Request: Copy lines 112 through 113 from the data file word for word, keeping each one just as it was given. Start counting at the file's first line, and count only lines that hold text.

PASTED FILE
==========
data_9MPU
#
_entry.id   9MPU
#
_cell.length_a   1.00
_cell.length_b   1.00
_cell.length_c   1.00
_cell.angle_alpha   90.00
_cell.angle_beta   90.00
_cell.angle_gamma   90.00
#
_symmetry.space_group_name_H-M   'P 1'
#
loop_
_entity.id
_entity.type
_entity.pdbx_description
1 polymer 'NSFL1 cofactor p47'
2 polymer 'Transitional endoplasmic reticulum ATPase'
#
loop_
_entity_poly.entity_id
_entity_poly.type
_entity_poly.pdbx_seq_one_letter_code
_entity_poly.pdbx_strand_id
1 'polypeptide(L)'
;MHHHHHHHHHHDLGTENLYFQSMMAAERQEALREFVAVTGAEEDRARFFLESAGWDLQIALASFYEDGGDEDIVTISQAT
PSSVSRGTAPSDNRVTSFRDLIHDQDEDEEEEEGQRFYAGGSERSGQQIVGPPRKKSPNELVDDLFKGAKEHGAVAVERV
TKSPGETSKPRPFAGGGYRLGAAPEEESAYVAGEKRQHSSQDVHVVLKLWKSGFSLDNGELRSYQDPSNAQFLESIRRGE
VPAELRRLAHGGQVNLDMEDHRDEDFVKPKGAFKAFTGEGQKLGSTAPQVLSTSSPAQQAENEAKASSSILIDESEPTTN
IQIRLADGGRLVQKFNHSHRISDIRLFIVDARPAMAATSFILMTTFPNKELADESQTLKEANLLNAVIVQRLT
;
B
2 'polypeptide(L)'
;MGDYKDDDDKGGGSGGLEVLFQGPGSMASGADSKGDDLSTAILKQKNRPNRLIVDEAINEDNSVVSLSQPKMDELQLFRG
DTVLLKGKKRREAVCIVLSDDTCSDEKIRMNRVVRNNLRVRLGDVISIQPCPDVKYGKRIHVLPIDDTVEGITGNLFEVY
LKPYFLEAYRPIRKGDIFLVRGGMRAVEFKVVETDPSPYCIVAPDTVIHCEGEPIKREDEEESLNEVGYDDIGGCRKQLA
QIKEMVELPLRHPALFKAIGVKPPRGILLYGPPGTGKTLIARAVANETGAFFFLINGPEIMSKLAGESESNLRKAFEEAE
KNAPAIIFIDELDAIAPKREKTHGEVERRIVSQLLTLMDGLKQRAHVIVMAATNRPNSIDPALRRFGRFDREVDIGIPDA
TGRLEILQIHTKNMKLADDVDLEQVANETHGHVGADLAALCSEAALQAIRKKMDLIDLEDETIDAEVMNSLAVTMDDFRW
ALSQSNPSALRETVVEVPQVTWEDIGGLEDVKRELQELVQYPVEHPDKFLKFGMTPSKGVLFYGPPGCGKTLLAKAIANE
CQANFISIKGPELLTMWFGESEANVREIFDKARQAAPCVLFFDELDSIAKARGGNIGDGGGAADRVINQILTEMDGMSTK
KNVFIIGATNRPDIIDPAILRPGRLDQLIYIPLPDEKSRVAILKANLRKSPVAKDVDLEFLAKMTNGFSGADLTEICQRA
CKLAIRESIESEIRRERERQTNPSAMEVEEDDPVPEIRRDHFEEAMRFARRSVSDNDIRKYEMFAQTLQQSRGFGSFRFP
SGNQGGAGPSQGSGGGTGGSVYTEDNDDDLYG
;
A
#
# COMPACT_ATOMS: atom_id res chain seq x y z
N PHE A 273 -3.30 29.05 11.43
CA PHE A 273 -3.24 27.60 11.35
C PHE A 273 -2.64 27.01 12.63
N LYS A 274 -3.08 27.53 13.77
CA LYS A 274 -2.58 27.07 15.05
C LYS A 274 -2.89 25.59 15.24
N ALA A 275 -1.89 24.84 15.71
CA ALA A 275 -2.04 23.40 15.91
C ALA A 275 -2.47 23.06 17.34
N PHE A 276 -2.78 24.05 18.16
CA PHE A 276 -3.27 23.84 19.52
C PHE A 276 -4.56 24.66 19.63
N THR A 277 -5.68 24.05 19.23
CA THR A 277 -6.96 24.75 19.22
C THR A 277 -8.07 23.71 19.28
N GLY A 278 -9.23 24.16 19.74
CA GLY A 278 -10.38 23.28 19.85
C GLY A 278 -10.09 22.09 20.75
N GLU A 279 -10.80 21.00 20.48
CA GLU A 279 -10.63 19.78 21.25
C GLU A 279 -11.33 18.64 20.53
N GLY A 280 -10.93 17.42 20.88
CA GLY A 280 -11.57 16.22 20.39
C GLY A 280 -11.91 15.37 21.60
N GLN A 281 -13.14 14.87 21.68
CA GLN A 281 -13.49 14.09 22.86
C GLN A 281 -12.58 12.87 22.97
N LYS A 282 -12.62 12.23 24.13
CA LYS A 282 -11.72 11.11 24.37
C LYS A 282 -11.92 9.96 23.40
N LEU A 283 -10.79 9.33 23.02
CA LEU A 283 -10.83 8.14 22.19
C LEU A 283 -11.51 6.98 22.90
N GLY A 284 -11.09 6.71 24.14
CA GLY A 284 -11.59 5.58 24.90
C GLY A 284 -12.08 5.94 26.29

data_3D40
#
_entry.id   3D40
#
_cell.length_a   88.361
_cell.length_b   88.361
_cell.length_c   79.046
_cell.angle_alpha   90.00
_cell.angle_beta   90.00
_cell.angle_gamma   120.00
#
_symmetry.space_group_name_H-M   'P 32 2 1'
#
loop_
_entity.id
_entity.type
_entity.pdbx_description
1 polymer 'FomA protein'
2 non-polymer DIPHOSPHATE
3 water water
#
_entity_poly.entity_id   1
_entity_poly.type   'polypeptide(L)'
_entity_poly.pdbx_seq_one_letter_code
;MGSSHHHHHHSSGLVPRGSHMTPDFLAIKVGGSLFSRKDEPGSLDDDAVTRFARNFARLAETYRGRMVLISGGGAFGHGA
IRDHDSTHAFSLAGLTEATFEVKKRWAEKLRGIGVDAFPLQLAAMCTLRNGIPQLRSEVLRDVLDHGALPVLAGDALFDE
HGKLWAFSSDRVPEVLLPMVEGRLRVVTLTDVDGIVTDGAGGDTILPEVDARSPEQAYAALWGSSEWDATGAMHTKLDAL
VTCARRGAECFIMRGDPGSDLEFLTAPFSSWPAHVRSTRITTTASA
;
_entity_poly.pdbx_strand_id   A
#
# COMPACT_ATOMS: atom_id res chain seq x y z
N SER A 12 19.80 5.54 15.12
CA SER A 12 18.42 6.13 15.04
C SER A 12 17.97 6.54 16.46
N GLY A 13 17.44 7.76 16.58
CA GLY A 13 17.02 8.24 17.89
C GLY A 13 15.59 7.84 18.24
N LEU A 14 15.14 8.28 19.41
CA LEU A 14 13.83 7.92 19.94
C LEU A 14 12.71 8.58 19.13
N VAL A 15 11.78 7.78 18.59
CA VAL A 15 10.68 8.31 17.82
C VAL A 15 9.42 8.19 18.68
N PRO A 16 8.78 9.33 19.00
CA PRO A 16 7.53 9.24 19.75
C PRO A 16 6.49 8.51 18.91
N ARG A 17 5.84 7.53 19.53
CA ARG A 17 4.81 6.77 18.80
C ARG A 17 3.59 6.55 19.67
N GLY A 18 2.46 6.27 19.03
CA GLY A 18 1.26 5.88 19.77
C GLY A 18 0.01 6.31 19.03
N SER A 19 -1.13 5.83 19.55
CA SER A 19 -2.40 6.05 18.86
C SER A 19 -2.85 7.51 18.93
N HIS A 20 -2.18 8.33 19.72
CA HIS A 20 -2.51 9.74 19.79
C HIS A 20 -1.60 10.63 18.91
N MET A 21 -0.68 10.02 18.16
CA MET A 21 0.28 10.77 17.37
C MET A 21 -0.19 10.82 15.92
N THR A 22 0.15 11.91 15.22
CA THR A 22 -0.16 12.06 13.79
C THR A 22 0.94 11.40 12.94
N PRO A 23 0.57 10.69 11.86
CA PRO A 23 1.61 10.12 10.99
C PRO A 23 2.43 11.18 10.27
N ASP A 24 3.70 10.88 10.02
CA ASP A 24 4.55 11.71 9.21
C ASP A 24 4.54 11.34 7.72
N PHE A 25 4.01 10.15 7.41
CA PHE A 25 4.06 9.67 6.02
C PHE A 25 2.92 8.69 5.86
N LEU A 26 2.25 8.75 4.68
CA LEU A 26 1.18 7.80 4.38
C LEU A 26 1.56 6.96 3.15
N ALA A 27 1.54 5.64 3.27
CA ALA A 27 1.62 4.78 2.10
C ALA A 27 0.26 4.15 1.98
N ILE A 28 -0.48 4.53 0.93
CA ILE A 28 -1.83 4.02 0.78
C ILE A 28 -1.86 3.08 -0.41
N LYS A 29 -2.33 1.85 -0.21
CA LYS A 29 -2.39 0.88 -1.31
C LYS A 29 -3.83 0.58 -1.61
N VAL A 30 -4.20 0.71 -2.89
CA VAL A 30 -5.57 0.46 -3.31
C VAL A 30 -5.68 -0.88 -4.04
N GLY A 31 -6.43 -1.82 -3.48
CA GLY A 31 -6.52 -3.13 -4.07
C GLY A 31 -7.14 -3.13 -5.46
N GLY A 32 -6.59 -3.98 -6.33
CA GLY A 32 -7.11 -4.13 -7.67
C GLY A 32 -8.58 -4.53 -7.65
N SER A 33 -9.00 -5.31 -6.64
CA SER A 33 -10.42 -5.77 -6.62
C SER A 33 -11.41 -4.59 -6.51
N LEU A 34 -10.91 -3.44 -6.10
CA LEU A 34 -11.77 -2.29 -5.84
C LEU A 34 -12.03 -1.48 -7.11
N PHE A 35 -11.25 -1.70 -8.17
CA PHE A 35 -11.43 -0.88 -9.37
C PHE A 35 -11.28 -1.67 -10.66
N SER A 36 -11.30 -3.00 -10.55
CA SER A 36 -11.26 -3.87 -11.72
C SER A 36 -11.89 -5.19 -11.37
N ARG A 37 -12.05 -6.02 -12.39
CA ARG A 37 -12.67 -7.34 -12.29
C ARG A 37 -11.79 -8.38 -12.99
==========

HGKLWAFSSDRVPEVLLPMVEGRLRVVTLTDVDGIVTDGAGGDTILPEVDARSPEQAYAALWGSSEWDATGAMHTKLDAL
VTCARRGAECFIMRGDPGSDLEFLTAPFSSWPAHVRSTRITTTASA